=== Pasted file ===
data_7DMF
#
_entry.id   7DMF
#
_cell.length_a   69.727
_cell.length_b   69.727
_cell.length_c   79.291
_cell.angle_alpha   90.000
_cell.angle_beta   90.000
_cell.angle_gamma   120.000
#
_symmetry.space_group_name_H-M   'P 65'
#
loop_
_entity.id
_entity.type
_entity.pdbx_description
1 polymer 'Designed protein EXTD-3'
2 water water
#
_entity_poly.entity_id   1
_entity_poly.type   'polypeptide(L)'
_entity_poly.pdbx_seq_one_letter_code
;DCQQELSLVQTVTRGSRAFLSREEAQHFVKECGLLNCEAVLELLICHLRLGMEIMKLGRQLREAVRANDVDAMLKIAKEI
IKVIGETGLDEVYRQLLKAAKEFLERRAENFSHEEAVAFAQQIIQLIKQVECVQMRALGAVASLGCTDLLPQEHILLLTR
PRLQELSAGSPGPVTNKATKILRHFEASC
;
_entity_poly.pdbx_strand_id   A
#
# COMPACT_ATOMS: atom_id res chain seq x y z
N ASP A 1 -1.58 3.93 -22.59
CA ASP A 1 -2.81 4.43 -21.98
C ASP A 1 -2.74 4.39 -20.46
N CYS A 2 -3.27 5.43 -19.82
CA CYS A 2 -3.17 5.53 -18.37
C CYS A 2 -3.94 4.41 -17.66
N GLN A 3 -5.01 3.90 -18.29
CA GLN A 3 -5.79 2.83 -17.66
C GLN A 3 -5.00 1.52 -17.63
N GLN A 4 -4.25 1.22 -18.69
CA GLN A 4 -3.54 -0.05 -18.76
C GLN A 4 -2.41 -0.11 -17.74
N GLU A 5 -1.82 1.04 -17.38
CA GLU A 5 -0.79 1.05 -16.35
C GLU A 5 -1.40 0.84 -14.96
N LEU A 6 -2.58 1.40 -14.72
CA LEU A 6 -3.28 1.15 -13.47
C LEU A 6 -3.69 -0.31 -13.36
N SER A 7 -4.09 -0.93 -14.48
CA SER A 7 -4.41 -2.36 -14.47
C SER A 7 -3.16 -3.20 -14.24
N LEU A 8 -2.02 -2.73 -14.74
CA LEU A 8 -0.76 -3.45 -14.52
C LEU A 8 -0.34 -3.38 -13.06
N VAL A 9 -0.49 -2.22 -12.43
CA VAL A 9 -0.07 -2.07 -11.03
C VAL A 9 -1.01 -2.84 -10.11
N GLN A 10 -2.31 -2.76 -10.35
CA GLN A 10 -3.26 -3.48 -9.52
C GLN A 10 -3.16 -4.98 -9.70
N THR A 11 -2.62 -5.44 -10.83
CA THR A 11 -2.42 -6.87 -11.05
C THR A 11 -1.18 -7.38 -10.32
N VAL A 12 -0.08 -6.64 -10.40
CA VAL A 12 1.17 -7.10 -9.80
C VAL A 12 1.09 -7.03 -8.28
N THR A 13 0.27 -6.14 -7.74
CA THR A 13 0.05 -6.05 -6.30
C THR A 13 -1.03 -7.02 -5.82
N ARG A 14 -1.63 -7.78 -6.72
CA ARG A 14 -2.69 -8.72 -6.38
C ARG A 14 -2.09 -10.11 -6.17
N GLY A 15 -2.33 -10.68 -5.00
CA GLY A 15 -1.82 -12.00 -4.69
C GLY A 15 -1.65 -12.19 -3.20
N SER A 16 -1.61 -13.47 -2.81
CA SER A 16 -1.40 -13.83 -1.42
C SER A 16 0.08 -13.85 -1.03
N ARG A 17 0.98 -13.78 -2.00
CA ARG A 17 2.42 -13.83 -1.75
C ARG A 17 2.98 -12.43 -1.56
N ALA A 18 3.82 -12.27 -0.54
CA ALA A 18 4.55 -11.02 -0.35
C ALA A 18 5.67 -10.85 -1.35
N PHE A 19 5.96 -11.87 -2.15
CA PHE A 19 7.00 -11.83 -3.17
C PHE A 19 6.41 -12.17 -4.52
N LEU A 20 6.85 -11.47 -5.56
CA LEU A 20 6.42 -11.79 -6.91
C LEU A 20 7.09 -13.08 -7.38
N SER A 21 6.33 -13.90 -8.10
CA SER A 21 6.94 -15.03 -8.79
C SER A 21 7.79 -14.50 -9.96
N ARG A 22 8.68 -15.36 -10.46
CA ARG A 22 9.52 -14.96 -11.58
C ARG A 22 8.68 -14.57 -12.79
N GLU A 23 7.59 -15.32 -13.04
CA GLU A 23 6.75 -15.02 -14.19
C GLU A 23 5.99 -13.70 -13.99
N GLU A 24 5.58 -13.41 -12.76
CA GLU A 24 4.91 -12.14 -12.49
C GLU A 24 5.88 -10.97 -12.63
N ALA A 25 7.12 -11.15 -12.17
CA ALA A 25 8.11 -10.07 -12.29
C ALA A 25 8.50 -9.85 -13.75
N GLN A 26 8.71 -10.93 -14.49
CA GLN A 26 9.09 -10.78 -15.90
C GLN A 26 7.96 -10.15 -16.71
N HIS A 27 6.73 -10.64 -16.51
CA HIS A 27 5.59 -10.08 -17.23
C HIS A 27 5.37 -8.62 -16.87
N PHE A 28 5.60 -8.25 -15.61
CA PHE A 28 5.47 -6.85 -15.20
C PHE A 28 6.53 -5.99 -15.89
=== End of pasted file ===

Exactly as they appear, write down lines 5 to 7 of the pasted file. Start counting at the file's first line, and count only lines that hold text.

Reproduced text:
_cell.length_a   69.727
_cell.length_b   69.727
_cell.length_c   79.291